Eve paddled extremely well, but shortly after our lunch stop at the covered bridge she decided she'd "had enough" and dragged her boat down a rutted former logging road to the car we spotted at Morse's Mills. I came to the same decision about 10 minutes after Eve, and the two of us towed our vessels trudging through a dense knee-deep spring snowpack where moose tracks were plentiful 20 or 30 minutes out to Morse's Mills. It was exhausting. Meanwhile, Jamie, John, Dan, and Eric were having a super run down through the most continuous and steep section of the river at a really playful medium-high level. Apparently a couple of the holes were grabby, even for those in creek boats, and there was some window-shading to reminisce about while we changed into our dry clothes at the take-out.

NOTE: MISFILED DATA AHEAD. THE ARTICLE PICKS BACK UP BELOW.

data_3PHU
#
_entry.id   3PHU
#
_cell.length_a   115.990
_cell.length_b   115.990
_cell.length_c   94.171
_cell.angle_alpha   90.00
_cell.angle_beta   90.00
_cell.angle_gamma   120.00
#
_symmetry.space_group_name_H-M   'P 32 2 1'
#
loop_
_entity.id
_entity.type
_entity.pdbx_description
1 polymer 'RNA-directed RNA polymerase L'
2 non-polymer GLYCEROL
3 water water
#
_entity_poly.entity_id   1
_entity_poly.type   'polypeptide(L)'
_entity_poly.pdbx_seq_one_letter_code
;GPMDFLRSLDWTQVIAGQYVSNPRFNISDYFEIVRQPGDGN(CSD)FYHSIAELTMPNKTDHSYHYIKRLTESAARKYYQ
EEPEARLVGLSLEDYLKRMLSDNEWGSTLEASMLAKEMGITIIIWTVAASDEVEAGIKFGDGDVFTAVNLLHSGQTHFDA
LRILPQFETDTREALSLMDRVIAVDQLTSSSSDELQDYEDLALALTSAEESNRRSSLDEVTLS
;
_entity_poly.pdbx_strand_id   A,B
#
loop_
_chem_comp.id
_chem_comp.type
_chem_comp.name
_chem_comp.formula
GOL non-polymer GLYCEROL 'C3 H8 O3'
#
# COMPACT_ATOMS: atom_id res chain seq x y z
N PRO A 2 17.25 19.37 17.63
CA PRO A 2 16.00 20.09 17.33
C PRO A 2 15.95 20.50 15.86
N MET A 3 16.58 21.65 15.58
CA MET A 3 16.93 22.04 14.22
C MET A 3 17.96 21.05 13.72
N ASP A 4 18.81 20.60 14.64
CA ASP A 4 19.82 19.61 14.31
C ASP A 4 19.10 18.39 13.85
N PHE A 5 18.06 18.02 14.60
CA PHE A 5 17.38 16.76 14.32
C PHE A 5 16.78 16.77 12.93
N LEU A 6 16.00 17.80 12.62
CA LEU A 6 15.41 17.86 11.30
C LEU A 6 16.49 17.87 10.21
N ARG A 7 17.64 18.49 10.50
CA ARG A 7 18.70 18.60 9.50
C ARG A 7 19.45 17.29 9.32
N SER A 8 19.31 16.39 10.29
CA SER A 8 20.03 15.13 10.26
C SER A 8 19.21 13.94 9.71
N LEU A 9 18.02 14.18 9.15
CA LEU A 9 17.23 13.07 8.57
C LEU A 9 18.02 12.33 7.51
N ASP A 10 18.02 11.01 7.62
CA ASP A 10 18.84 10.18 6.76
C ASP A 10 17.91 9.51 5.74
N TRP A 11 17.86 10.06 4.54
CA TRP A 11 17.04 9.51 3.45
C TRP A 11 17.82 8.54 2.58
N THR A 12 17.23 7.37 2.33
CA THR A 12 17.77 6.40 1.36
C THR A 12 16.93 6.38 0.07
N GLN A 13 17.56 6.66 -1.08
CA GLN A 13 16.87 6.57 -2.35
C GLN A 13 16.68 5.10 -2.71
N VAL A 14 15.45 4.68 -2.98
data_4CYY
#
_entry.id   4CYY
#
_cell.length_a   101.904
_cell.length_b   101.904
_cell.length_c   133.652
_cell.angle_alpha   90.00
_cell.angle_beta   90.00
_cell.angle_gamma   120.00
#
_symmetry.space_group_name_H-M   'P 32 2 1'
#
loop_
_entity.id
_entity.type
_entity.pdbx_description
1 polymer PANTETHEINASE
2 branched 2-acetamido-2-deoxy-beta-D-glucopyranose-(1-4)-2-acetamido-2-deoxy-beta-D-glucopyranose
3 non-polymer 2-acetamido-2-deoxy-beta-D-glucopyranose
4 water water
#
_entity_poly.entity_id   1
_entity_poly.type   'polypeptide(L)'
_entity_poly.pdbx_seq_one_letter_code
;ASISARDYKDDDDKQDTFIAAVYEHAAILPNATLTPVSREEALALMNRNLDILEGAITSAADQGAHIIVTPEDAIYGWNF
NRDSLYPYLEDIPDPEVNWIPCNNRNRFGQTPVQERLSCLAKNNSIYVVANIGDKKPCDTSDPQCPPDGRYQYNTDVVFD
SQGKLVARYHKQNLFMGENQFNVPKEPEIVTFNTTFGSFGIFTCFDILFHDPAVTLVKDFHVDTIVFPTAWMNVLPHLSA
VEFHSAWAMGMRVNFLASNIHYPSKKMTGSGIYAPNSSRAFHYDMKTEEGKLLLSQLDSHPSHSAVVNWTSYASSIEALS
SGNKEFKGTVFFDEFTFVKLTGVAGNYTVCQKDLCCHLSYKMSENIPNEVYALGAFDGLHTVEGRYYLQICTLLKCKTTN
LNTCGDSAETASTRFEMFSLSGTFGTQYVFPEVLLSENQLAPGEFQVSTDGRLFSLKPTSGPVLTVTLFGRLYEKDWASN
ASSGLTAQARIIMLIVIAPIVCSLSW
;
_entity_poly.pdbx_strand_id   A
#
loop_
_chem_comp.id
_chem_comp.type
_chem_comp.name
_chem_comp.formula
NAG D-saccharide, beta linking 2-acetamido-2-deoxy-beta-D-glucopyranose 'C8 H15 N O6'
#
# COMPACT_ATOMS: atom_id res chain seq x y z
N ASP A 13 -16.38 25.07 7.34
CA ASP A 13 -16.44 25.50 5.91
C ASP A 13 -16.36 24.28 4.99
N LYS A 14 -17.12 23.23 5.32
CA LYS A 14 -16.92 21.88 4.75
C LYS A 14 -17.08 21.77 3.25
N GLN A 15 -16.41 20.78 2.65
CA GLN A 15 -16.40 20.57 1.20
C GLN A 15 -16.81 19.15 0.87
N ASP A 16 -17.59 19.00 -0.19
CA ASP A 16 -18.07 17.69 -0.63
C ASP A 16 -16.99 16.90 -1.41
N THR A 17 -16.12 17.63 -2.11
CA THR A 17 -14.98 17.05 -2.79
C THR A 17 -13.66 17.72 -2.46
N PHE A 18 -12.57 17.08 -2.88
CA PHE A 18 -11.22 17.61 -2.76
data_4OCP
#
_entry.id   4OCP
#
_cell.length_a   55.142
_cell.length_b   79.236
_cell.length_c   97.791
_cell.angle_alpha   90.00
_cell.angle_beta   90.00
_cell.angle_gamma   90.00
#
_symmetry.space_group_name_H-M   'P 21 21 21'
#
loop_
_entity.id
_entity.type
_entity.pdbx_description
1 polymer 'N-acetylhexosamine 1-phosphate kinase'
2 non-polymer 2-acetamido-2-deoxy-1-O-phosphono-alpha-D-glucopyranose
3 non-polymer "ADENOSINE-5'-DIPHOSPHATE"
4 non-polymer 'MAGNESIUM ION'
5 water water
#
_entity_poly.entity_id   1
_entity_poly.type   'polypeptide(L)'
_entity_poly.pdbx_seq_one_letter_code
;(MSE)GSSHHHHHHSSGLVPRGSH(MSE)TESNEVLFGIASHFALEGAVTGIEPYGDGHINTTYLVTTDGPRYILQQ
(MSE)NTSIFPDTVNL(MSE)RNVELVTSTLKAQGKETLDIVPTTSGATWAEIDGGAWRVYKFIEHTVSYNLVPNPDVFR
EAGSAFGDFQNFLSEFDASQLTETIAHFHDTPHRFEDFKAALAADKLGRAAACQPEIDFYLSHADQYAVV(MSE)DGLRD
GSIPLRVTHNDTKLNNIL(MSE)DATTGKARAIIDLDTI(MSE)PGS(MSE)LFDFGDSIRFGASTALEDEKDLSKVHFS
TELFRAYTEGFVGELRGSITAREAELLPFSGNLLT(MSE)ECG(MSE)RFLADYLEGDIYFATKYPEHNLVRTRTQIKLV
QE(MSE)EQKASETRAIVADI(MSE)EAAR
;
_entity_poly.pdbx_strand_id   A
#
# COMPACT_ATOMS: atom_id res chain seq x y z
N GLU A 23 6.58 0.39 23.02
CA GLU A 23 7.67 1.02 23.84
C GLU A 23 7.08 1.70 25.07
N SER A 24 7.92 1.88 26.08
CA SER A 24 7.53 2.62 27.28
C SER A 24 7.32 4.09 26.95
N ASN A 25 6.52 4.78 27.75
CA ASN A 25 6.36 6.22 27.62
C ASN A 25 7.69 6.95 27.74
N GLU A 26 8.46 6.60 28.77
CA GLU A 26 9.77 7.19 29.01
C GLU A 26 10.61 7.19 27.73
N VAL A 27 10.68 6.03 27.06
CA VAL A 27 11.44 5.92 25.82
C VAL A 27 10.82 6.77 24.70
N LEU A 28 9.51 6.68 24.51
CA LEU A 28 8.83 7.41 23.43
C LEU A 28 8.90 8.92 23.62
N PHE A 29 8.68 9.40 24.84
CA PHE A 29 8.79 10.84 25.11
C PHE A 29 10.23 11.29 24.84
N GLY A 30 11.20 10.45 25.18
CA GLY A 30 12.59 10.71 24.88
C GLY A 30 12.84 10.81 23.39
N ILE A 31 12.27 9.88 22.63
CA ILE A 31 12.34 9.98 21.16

Energy levels were sagging and it was past 4pm as the foursome still paddling took out below the bridge at Morse's Mills, but it wasn't very hard to persuade them to get back on the water and finish the trip. We had scouted The Gorge from the right bank during the am car shuttle, so we knew we wouldn't need to stop and scout there. The rest of the drops in this section, 2 of which are III-IV's, were all free of strainers, and we made our way very quickly to the take-out where Eve and Tina were waiting. It was heartening to see Jamie, Dan, Eve, and Eric paddle with such aplomb - all apparently getting better with experience (and age?). As for John, the group never quit praising his boat-handling expertise, his river-reading skill, and his gift for teaching. Having him along on this trip gave everyone else a boost of confidence in class IV waters, and made the trip safer as well.